Mr Farage's agent Chris Adams gives details about the accident
Commons Speaker John Bercow has held his seat despite a challenge by the UK Independence Party's Nigel Farage, who remains in hospital after an air crash.
Mr Farage, who said he was "lucky to be alive" after suffering rib and other injuries in Thursday's crash in Northamptonshire, finished third.
Labour and the Lib Dems maintained the protocol of not standing against the speaker. Mr Bercow is a Conservative.
He held the seat despite independent John Stevens polling 10,000 votes.
Mr Bercow retains a majority of more than 12,000.
Mr Farage was unable to attend the count and is likely to remain in the John Radcliffe Hospital, Oxford, for "a few days", according to an NHS spokesman.
Mr Bercow has a majority of more than 12,000
The plane's pilot, Justin Adams, is in a stable condition in hospital in Coventry where he is being kept under observation.
In a statement, Mr Farage said: "We've both had a miraculous escape. We are both very lucky to be alive."
His spokesman had earlier said the former party leader had suffered "two broken ribs, a small chip to his spine and damage to his sternum".
The aircraft, which was due to circle over the Buckingham constituency, came down at Hinton-in-the-Hedges Airfield near Brackley on Thursday morning.
It was towing a banner bearing a UK Independence Party slogan.
Taking to the stage after the constituency results were announced, Mr Farage's election agent Dave Fowler said he was "chomping at the bit" and asking for a cigarette from his hospital bed.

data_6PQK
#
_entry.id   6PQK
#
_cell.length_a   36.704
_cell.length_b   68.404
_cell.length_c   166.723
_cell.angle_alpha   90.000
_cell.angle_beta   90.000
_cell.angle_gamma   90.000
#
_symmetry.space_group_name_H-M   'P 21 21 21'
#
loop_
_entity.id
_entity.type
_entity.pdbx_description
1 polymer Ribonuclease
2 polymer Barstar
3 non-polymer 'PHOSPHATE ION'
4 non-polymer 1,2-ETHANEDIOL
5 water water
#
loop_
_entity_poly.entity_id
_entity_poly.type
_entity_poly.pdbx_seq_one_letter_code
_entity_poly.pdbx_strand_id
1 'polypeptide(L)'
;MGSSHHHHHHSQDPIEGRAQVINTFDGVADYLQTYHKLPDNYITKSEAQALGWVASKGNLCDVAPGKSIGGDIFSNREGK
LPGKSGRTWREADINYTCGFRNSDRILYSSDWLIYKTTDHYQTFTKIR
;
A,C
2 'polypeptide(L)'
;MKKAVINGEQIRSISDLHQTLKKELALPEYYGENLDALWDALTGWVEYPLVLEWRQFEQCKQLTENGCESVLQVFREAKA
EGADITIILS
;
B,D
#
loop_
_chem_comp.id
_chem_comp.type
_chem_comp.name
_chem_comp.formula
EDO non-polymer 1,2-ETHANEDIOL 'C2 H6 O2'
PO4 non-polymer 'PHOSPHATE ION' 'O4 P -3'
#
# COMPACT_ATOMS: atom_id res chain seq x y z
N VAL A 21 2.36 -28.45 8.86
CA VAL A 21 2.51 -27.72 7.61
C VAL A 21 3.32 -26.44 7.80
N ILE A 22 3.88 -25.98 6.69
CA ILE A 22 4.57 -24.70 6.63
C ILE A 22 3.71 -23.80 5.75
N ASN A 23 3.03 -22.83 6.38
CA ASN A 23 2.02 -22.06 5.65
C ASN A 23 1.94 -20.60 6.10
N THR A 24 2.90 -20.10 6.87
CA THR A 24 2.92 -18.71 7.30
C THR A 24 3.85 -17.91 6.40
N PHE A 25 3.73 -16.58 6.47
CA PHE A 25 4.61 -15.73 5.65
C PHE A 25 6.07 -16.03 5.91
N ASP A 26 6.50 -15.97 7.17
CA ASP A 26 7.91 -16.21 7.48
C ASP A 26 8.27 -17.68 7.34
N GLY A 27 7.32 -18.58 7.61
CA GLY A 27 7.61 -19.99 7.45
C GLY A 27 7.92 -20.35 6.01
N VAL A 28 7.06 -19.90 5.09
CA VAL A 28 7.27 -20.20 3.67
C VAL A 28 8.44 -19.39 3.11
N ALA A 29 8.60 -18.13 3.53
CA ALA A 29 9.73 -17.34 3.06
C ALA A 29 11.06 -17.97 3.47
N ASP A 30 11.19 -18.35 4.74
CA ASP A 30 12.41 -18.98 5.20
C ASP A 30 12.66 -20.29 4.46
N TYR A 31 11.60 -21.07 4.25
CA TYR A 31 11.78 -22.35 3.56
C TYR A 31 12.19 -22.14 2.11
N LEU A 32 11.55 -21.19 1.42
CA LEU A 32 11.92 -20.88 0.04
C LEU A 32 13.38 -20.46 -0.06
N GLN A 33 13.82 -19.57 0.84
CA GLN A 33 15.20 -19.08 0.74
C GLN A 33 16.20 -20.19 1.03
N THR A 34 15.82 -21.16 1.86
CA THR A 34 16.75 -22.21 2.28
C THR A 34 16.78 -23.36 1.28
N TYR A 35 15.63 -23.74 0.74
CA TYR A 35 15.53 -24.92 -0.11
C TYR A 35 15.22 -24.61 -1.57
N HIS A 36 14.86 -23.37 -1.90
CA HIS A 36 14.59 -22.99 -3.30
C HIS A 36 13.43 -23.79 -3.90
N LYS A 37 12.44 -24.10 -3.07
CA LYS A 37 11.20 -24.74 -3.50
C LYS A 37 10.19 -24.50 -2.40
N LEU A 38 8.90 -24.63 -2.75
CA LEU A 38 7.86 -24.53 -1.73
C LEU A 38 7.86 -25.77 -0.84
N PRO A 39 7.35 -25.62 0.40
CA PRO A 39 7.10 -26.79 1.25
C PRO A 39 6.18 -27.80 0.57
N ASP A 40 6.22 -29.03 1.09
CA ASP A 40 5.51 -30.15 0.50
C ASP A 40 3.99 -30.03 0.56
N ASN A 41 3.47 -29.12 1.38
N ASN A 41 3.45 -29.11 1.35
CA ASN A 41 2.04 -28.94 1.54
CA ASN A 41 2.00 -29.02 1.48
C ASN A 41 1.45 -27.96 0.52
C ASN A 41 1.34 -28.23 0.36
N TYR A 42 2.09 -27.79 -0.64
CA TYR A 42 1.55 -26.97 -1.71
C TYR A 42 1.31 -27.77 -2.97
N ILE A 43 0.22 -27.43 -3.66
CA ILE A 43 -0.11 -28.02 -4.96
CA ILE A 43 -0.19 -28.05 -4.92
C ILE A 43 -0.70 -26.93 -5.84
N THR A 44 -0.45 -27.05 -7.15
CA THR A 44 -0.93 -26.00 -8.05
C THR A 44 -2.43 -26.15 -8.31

He said on Mr Farage's behalf: "I assure UKIP voters and supporters that although we have lost this battle, the war carries on."
Mr Bercow said he was "delighted" with the result but said he had been "concerned" to hear about Mr Farage's crash.
"I wish him and his pilot full and speedy recoveries," he added.
In his acceptance speech, Mr Bercow said he recognised many of his constituents were angry at being unable to vote for other parties, with 1,067 out of 49,402 ballot papers rejected.
He said very large numbers of people had expressed "surprise, confusion or plain discontent at being unable to vote for candidates of the major parties".
He said he would report those views back to the Commons to decide what approach should be taken in future.
Mr Farage's crash is due to be investigated by the Air Accident Investigation Branch.
Det Ch Insp Martin Kinchin, of Northamptonshire Police, said of the wreckage: "I think you can make your own judgment as to how lucky they were.
"The people inside the plane were lucky to come out with not very serious injuries."
Describing how the crash happened, he said: "It is our belief that the plane had recently taken off from here and was manoeuvring back to the airfield."
Asked if the UKIP banner had become tangled in the aircraft, causing the crash, he said it was too early to speculate.
A UKIP spokesman said the pair were trapped in the plane hanging upside down after the crash, but were "talking, conscious and breathing" during Thursday's rescue operation.
The aircraft, a PZL-104 Wilga 35A, is a Polish fixed-wing aircraft which is reportedly owned by Sky Banners, in Walton-on-Thames, Surrey.
Mr Farage is a Member of the European Parliament, representing South East England.